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The New York State Department of Health announced it will not enforce a booster mandate for health care workers just days before a deadline was set to take effect, citing staffing shortages.
“In order to avoid potential staffing issues and give healthcare workers more time to get boosted, the State will no longer enforce the booster requirement that will go into effect on February 21,” the department of health said in a statement Friday.
Officials will reassess the plan in three months and determine “whether additional steps need to be taken to increase booster rates among the healthcare workforce.”
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“The vaccine and booster are critical tools to keep both healthcare workers and their patients safe, and we continue to urge everyone to get vaccinated and receive a booster dose when eligible,” said State Health Commissioner Dr. Mary T. Bassett said in the announcement.
“While we are making progress with 75% of staff received or are willing to receive their booster, the reality is that not enough healthcare workers will be boosted by next week’s requirement in order to avoid substantial staffing issues in our already overstressed healthcare system. That is why we are announcing additional efforts to work closely with healthcare facilities and ensure that our healthcare workforce is up to date on their doses,” she continued.
Disgraced former New York Gov. Andrew Cuomo announced a vaccine mandate for health care workers last year, requiring them to get the first dose of the coronavirus vaccine by Sept. 27 or face termination.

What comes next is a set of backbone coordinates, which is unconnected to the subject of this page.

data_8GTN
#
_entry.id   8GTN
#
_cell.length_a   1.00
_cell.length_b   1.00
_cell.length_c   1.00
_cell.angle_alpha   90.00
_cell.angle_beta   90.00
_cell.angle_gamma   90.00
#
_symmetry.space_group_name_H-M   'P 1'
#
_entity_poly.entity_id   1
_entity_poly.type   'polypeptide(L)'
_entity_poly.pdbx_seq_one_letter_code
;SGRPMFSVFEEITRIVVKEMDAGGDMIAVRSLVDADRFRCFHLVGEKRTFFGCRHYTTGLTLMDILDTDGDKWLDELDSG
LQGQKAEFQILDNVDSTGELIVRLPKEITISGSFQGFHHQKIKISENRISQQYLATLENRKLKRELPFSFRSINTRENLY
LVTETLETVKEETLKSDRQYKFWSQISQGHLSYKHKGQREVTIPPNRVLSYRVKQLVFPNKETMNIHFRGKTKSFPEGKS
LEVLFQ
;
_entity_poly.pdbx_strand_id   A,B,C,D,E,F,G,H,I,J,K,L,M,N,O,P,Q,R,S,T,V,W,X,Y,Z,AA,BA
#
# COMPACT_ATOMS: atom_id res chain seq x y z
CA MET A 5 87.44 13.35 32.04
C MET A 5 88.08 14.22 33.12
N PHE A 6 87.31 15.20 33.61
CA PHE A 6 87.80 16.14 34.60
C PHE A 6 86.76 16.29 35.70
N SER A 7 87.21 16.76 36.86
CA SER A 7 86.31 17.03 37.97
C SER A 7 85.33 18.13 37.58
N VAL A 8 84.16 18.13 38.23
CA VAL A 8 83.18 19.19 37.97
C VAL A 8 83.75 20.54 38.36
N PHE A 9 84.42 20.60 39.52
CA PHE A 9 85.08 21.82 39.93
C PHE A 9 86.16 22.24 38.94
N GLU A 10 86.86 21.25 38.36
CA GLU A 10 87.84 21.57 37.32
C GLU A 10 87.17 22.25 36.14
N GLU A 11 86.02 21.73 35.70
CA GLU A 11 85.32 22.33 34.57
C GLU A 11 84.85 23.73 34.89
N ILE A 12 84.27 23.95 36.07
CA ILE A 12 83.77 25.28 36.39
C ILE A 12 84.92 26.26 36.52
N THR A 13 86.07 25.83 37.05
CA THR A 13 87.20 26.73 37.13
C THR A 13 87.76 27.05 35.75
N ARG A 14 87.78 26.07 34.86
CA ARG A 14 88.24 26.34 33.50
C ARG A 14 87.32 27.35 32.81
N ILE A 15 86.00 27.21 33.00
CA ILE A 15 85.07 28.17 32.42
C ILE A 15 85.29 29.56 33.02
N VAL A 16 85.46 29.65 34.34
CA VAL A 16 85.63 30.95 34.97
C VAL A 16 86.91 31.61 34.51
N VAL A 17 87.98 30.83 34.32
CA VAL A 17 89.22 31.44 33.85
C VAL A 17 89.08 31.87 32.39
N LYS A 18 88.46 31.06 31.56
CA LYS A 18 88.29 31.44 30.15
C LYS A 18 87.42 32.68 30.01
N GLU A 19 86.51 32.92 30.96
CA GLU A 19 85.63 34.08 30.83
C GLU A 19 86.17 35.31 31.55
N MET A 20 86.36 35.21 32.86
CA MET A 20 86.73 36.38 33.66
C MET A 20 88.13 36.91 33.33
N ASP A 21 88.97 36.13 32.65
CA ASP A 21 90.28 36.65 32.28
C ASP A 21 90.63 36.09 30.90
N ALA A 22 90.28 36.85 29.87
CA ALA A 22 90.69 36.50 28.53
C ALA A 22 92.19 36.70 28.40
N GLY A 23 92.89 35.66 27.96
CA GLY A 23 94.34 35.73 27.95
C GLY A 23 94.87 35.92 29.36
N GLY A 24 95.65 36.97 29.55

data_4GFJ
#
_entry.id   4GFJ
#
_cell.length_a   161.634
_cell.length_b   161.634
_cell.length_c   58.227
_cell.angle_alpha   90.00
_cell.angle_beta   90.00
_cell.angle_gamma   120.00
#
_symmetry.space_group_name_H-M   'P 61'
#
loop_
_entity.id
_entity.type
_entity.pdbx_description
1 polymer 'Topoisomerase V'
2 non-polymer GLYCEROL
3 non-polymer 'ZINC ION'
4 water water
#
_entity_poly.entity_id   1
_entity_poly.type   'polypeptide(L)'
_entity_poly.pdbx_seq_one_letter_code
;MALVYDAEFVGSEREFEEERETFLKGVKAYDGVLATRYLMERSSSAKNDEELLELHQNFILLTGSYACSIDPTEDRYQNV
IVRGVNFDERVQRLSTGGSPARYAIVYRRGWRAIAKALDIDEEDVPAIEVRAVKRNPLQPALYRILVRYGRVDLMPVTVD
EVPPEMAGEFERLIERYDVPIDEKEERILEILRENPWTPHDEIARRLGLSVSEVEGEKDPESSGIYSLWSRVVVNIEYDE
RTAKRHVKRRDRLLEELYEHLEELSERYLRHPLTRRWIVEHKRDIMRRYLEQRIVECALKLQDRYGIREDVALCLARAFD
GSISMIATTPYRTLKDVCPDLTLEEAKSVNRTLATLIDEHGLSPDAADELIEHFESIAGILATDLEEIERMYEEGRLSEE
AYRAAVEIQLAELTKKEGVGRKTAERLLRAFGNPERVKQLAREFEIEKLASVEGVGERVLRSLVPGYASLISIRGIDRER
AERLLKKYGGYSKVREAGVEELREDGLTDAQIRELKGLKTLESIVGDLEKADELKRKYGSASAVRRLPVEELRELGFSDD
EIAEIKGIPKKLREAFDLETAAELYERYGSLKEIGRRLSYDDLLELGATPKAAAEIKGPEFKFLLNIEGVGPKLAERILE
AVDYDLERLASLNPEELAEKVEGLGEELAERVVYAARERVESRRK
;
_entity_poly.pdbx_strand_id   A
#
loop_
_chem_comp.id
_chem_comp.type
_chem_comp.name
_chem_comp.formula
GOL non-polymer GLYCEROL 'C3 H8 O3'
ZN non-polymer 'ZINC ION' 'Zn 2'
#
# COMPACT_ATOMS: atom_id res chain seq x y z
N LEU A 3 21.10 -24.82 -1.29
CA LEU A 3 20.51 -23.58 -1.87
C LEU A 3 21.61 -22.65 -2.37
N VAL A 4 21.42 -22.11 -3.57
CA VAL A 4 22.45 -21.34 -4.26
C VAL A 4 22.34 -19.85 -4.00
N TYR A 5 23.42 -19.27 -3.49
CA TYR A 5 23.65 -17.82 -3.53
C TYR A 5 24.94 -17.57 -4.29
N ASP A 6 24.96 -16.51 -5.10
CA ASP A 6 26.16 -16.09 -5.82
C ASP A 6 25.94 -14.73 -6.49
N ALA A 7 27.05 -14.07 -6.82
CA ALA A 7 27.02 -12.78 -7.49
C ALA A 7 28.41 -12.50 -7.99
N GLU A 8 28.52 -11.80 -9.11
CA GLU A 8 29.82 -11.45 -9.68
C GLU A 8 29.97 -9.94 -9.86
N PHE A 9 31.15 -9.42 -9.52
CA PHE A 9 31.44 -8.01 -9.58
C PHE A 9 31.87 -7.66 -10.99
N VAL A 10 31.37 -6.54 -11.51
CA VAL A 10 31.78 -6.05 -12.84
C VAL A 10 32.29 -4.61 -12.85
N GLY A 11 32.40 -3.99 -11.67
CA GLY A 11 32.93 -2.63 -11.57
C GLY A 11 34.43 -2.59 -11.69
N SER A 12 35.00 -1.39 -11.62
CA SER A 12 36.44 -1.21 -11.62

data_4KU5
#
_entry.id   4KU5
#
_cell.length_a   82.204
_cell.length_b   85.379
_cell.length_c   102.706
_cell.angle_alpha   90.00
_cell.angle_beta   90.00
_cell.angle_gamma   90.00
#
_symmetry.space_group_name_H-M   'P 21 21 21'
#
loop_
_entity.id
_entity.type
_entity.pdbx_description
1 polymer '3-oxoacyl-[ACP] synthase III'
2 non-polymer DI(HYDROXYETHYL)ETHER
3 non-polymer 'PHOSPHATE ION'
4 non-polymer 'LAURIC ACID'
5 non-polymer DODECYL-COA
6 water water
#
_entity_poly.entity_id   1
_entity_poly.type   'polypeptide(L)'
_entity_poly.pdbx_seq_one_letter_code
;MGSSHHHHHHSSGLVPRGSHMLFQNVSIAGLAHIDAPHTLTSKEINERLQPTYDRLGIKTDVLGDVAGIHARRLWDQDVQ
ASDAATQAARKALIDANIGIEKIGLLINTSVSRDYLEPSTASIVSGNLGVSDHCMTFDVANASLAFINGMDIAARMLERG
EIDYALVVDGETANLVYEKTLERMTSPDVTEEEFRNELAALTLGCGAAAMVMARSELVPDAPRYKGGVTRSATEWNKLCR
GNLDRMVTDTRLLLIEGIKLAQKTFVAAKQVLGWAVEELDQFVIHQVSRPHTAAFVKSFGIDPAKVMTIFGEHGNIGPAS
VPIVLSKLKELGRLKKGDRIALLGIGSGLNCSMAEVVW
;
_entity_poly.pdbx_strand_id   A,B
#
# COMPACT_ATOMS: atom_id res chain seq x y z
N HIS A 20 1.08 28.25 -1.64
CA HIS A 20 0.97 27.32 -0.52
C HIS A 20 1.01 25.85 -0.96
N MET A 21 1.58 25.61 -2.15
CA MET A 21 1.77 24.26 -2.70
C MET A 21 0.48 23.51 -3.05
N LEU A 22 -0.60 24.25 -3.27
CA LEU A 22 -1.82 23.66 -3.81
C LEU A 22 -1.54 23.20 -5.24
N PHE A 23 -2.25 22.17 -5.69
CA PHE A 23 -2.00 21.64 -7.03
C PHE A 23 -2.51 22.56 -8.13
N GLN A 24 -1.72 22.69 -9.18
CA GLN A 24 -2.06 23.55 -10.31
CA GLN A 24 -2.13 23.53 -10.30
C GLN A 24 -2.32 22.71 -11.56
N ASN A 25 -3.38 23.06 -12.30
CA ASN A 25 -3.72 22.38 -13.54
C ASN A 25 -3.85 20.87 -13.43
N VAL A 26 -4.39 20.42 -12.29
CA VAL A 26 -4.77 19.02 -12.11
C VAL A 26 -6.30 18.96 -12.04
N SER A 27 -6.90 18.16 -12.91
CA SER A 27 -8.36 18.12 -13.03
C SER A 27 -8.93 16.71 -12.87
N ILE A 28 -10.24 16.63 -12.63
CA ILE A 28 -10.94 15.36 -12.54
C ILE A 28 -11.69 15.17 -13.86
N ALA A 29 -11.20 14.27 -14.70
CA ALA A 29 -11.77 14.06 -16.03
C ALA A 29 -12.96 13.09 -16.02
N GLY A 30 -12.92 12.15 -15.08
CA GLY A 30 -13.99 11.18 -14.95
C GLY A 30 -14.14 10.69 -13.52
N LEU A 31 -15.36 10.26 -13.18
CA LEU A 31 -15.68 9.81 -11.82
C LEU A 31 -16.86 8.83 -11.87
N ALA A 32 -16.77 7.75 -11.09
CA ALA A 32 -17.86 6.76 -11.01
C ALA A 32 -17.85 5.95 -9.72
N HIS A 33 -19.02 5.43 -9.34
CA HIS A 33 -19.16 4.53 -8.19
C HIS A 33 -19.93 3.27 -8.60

Data provided by the New York health department to Fox News in December showed 31,858 health care workers at nursing homes, hospitals and other health providers were terminated, furloughed or forced to resign because they would not comply with the mandate.
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Staffing shortages have plagued health centers in the state, and Gov. Kathy Hochul extended a declaration of a statewide disaster emergency order due to healthcare staffing shortages in January. The order will expire on March 1.
Leading up to the Feb. 21 booster deadline, New York health leaders called on the state to rethink the plan.
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“The state has recently heard from numerous stakeholders about how enforcement of the booster mandate could exacerbate New York’s health care staffing shortage, which is the subject of a declared emergency,” Greater New York Hospital Association President Kenneth Raske said, according to SI Live.
The CEO of LeadingAge New York, an association of care providers such as nursing homes and senior housing groups, said the state not enforcing the mandate was “smart.”
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“Three days were not going to be enough time to get enough boosted staff members to serve the residents and patients we have to serve,” LeadingAge New York’s Jim Clyne said.